percent of the total federal information collection burden. The 
use of plain language by the Internal Revenue Service could 
significantly reduce the burden that small businesses face in 
complying with tax regulations.
    Medicare is another area in which complexity is posing a 
problem. Doctors and other health care providers continue to 
struggle with increasingly complex medicare rules and 
regulation. GAO has reported that the information given out by 
CMS regarding these regulations is often difficult to use, out 
of date, inaccurate, and incomplete. According to GAO, Medicare 
bulletins to physicians are often poorly organized and contain 
dense legal language.
    It is apparent that convoluted language is harming U.S. 
competitiveness in a global economy. The most recent global 
competitiveness report issued by the world economic forum 
identified our nation's complex tax regulations as being the 
second most problematic factor for doing business in the United 
States.
     It is my hope that the use of plain language will reduce 
this problem. Small business owners do not have extensive 
resources to handle paper work. So any time they spend to 
wrestle with complex government forms and documents keeps them 
away from operating their businesses.
    Last year, OMB found that the overall national paperwork 
burden increased nearly 700 million hours from fiscal year 2005 
to fiscal year 2006 alone. The use of clear, easy to understand 
language in government paperwork could substantially reduce 
burdens on small businesses and provide for a more level 
playing field. The less time small businesses spend on 
paperwork, the more time they can dedicate to growing their 
business, creating job, and contributing to economic growth.
    I have been a passionate advocate of plain language 
drafting for 25 years. When I was a young lawyer just starting 
my practice, the Iowa Supreme Court adopted plain language 
requirements for use in jury instructions in the State of Iowa 
because they recognized that jurors hearing information about 
the legal rules they were to follow and apply to the facts of 
the case were having great difficulty understanding basic legal 
concepts.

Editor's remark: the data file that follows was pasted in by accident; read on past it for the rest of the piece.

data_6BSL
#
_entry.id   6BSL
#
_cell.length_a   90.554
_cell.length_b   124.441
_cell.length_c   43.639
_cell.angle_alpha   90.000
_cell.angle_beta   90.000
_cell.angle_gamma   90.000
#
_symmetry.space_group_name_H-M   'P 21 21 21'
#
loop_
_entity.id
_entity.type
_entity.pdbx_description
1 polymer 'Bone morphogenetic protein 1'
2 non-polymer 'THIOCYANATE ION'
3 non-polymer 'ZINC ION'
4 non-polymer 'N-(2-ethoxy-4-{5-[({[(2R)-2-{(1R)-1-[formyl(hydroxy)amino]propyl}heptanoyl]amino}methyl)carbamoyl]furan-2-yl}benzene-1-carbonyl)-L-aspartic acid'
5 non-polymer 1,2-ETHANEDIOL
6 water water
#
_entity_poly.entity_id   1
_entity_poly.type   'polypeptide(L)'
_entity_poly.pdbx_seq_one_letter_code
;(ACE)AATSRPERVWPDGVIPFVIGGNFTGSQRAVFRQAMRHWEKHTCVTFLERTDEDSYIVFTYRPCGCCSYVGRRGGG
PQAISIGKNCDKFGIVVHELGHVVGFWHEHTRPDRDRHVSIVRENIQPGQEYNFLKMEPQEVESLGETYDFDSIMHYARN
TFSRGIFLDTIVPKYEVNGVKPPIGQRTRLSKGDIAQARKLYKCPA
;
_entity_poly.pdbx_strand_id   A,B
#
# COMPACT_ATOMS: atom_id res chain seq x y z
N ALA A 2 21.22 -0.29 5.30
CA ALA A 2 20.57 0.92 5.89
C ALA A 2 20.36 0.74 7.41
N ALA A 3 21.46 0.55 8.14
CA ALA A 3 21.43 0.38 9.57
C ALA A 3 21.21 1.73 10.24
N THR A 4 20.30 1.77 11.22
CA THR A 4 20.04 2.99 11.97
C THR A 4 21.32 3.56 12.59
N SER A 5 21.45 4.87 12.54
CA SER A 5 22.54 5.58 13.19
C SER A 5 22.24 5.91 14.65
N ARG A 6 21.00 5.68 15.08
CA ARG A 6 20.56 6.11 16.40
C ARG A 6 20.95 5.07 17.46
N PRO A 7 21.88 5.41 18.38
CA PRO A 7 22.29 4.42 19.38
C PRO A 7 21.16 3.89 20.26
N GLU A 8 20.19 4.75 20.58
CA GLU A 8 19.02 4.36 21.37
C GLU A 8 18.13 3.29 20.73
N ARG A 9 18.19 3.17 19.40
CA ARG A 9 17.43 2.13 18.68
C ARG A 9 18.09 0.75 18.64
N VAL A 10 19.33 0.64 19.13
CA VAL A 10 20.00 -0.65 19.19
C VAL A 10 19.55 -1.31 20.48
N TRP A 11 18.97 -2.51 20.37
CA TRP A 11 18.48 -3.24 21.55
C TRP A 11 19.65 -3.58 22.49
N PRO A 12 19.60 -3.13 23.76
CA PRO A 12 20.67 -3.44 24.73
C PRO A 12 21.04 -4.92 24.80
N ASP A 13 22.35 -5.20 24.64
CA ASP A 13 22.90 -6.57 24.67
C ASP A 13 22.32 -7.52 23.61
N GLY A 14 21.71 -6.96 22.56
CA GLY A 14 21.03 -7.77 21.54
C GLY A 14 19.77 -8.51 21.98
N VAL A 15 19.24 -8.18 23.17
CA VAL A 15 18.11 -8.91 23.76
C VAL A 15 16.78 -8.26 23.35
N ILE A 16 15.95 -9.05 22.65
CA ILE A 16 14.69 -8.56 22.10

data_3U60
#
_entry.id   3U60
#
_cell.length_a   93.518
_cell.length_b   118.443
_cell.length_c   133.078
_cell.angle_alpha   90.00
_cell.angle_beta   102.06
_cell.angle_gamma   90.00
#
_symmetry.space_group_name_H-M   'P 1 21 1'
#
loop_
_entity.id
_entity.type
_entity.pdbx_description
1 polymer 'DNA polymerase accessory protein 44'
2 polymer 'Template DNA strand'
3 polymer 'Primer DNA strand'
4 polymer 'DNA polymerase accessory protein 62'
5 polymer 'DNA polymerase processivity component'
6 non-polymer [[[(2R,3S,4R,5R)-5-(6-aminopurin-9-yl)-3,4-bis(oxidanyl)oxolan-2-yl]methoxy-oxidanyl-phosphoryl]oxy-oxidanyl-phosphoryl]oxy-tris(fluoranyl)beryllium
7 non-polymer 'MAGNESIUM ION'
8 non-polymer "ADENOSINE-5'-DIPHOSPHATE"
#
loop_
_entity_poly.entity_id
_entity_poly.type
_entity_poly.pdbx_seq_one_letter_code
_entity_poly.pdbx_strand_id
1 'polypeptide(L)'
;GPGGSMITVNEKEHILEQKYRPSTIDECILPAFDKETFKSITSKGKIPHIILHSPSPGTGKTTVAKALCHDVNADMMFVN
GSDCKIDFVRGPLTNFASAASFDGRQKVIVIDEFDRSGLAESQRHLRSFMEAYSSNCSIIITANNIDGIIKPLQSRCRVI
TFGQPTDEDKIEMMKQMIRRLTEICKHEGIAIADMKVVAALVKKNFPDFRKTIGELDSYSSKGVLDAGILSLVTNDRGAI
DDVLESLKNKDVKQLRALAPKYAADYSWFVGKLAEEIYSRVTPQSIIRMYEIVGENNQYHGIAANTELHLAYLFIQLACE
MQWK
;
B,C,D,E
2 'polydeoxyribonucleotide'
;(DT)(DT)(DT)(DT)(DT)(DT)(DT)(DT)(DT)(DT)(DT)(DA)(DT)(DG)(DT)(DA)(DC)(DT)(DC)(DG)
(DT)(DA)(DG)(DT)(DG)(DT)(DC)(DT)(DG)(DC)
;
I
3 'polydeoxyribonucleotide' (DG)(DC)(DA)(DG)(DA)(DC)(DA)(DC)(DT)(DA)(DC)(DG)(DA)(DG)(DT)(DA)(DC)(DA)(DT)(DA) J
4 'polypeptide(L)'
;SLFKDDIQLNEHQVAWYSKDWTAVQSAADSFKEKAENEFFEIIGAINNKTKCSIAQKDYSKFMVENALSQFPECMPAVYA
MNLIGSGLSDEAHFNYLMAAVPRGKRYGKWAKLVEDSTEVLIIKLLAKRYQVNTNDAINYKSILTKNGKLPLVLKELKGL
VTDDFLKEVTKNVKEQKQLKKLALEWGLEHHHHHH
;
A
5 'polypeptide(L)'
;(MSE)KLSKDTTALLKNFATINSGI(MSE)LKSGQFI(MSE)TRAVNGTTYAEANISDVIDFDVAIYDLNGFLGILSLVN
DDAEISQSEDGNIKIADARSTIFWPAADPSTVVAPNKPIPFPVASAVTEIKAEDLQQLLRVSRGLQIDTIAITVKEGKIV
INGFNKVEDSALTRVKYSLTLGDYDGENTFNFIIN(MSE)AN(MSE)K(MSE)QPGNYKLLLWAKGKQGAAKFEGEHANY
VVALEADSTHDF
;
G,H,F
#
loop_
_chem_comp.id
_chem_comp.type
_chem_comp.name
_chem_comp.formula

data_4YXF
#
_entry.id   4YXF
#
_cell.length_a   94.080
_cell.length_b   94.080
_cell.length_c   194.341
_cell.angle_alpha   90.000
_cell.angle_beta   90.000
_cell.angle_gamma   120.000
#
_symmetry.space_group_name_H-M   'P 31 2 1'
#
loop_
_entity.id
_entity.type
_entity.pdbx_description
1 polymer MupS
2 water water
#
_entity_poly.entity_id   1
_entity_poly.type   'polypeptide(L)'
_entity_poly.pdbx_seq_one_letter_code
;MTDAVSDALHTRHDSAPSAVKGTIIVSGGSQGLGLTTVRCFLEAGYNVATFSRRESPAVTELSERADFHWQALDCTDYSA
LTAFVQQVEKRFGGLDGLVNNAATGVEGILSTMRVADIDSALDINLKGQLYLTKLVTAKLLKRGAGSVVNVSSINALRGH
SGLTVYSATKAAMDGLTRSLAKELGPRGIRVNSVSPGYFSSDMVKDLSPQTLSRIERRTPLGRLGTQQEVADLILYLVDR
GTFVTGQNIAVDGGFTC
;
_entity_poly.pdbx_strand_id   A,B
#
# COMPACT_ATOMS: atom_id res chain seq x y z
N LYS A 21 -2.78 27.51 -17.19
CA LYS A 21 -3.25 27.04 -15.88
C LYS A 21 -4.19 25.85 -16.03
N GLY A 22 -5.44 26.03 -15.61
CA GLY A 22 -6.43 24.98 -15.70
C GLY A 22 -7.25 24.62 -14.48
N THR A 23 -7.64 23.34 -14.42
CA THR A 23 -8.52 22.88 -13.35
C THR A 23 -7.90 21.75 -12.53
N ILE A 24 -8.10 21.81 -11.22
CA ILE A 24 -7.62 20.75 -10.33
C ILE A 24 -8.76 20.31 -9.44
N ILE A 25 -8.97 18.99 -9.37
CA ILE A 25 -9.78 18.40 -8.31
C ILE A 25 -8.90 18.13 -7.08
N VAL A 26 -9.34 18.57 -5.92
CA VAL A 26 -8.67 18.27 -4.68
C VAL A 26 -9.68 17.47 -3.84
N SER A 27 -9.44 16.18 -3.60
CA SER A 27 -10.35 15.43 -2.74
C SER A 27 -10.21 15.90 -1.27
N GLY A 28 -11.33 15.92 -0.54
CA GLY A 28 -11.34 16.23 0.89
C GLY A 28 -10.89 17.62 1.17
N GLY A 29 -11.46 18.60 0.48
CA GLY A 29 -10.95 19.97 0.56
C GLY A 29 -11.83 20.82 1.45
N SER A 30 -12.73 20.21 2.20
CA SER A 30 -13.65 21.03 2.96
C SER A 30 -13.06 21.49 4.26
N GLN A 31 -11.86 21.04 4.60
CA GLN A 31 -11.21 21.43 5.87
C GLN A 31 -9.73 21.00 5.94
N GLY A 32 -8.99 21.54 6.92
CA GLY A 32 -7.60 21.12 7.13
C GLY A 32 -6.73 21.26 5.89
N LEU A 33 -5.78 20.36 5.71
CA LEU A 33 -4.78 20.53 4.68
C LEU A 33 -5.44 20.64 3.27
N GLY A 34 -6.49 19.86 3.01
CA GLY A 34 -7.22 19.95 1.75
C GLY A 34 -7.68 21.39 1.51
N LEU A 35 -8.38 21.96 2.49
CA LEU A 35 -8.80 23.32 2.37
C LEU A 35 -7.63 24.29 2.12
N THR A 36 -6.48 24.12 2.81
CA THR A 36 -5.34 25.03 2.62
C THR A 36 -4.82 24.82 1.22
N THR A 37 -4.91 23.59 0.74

And I have spoken to young lawyers and aging lawyers for 25 
years about the need to communicate more effectively in both 
their written communications and their verbal communications. 
So this is a passion that I brought with me to Congress, and I 
am very, very excited to see the interest that this topic has 
created because I think it would have an enormous impact on 
reducing the cost to the federal government.
    So I would like to thank all of our witnesses today for 
coming to the Committee and sharing their views on this 
important issue, and I would like to yield at this time to my 
friend, Ranking Member Davis for his opening statement.

                 OPENING STATEMENT OF MR. DAVIS

    Mr.  Davis. Thank you, Mr. Chairman.
    Good afternoon. I would like to thank you, Chairman Braley, 
for holding this hearing. I appreciate the witnesses coming 
here to testify for us today. I will keep my opening remarks 
brief.
    I am sure there are people who have read the Federal 
Regulations and said, ``Gee, that is plain and easy to read.'' 
I am not one of those people. As a small business owner myself, 
I know first hand that a quick perusal of the Federal Register 
is enough to make a wooden man crazy.
    Federal agencies write thousands of regulations every year, 
and we are expected to comply with them. The sheet volume of 
regulations small businesses must comply with is a drain on the 
resources, and when those rules are written in complicated 
language, it only aggravates the situation.
    There have been many attempts to encourage the use of plain 
language in the federal government. However, it does not appear 
that any of them have been particularly successful. The 
information published by the federal government is supposed to 
be for the benefit of its citizens so that they can understand 
exactly what their government is doing.
    How can this be best achieved, by using Byzantine language 
as complicated sentence structures or by using plain language 
that is easy to understand? I am eager to hear the testimony of 
our witnesses. So I will end here.
    Thank you for being with us today to testify before the